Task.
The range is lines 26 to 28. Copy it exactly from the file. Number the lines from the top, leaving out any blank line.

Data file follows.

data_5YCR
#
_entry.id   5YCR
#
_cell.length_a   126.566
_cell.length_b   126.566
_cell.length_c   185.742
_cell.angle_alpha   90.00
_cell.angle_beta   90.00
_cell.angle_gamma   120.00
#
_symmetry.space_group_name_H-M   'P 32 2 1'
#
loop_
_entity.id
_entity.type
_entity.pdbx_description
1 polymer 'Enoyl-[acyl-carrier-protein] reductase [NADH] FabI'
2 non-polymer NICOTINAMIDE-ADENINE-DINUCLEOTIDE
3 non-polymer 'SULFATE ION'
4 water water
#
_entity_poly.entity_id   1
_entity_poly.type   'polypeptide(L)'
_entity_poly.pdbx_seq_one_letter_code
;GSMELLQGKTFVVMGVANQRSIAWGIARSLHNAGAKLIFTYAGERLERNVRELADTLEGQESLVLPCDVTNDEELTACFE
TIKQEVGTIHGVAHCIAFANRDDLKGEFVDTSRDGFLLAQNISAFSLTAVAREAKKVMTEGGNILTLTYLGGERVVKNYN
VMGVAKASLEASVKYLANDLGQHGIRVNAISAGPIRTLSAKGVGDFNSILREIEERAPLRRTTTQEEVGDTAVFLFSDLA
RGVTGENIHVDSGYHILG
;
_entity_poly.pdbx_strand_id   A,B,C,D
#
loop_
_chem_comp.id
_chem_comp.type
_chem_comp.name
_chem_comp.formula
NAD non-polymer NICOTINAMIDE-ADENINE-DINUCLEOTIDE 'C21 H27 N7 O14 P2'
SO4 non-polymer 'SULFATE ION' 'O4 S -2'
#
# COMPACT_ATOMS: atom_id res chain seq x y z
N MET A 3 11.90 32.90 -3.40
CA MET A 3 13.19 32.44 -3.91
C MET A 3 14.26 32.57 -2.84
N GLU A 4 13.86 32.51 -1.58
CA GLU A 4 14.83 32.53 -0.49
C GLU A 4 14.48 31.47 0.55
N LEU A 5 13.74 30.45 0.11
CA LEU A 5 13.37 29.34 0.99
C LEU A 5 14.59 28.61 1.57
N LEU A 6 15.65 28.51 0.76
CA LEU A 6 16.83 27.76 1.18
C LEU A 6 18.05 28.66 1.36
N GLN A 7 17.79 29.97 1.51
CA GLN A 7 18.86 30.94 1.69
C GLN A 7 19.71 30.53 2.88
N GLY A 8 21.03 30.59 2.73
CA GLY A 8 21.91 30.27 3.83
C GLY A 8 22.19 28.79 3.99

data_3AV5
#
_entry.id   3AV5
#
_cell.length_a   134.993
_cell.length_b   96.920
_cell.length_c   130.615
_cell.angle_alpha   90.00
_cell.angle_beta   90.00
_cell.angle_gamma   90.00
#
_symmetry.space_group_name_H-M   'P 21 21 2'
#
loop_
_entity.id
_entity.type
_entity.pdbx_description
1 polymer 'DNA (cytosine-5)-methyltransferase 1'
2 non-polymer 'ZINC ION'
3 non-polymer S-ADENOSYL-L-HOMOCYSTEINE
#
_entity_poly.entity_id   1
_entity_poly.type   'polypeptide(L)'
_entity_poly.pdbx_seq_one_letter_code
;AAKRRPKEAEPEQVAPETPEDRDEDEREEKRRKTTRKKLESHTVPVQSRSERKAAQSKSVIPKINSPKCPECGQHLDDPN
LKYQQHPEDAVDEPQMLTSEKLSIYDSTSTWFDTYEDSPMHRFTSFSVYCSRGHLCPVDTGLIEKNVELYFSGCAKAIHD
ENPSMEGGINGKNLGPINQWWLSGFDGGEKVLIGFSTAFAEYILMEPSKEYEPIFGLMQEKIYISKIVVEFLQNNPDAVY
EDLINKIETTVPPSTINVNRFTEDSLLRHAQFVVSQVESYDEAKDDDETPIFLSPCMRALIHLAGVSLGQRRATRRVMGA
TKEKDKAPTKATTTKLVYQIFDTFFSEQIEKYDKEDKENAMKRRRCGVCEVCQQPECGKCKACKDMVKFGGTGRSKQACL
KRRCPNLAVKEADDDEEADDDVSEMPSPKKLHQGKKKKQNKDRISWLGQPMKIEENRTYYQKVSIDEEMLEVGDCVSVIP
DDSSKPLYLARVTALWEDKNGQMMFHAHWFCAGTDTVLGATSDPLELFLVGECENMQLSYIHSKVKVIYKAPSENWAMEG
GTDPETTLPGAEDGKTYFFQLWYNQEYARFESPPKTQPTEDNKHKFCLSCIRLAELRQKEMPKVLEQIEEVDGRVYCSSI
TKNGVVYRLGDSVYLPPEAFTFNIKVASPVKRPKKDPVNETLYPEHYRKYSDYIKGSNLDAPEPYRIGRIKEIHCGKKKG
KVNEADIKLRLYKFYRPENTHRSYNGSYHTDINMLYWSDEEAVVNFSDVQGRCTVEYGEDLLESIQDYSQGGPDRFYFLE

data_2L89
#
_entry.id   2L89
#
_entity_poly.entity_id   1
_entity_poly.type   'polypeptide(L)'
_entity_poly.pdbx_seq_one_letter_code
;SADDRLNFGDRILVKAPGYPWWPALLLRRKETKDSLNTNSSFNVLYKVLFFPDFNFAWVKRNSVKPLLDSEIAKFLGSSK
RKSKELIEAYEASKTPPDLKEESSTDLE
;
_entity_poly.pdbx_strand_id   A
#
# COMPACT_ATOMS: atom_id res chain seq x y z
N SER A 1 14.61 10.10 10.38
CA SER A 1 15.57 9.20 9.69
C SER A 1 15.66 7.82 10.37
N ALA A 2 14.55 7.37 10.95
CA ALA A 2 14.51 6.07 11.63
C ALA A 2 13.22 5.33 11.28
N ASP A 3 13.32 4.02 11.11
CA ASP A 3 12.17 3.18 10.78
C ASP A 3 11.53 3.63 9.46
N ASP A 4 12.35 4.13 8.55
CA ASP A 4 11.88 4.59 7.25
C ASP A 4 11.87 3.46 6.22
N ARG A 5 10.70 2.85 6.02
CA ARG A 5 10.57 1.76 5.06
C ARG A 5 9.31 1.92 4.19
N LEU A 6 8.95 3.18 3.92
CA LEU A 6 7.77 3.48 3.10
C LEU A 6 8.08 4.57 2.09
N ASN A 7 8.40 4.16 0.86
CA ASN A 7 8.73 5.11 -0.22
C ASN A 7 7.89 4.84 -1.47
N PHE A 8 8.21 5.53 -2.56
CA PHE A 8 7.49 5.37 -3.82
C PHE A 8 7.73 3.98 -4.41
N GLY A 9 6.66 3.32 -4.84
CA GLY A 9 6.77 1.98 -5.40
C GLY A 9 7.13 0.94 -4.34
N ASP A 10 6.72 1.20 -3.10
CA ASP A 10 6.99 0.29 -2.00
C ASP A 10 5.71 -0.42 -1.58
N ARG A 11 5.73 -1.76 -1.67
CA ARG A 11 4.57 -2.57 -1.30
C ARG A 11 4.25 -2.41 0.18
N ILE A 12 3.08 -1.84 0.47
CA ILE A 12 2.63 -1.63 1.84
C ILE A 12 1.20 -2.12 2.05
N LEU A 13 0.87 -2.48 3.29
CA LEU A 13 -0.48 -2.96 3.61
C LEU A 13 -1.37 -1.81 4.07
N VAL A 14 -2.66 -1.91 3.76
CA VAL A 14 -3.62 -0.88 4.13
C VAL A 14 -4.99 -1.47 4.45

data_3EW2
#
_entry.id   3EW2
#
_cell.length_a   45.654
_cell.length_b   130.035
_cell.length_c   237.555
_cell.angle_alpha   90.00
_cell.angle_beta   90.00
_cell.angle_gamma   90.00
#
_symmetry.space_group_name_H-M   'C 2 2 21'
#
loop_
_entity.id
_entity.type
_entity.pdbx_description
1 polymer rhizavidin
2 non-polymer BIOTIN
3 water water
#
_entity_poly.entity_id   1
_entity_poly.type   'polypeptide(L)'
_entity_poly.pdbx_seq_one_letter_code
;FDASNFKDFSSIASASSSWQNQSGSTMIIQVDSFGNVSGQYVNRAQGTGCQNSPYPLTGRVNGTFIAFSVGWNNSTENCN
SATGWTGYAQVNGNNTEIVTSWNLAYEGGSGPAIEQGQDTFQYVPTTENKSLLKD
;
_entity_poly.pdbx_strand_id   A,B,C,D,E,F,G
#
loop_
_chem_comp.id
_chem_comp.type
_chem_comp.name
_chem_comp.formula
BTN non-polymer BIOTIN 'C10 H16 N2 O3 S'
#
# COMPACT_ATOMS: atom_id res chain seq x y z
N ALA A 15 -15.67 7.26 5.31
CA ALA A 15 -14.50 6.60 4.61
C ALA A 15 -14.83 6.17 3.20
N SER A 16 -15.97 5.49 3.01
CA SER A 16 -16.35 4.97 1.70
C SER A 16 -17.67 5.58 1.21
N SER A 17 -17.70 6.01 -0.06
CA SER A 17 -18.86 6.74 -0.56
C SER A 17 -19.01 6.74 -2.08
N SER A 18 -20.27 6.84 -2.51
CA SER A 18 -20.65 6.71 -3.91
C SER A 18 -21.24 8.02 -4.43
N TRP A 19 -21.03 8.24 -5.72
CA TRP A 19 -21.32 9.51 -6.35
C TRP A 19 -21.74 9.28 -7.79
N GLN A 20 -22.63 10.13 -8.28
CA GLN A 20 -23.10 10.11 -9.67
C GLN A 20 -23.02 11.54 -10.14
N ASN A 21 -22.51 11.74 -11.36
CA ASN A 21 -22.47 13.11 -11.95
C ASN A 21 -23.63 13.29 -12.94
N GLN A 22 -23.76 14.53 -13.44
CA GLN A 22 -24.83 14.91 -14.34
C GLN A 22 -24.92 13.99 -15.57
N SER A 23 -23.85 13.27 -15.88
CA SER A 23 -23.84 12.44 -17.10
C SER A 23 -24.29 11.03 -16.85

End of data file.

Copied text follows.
;GSMELLQGKTFVVMGVANQRSIAWGIARSLHNAGAKLIFTYAGERLERNVRELADTLEGQESLVLPCDVTNDEELTACFE
TIKQEVGTIHGVAHCIAFANRDDLKGEFVDTSRDGFLLAQNISAFSLTAVAREAKKVMTEGGNILTLTYLGGERVVKNYN
VMGVAKASLEASVKYLANDLGQHGIRVNAISAGPIRTLSAKGVGDFNSILREIEERAPLRRTTTQEEVGDTAVFLFSDLA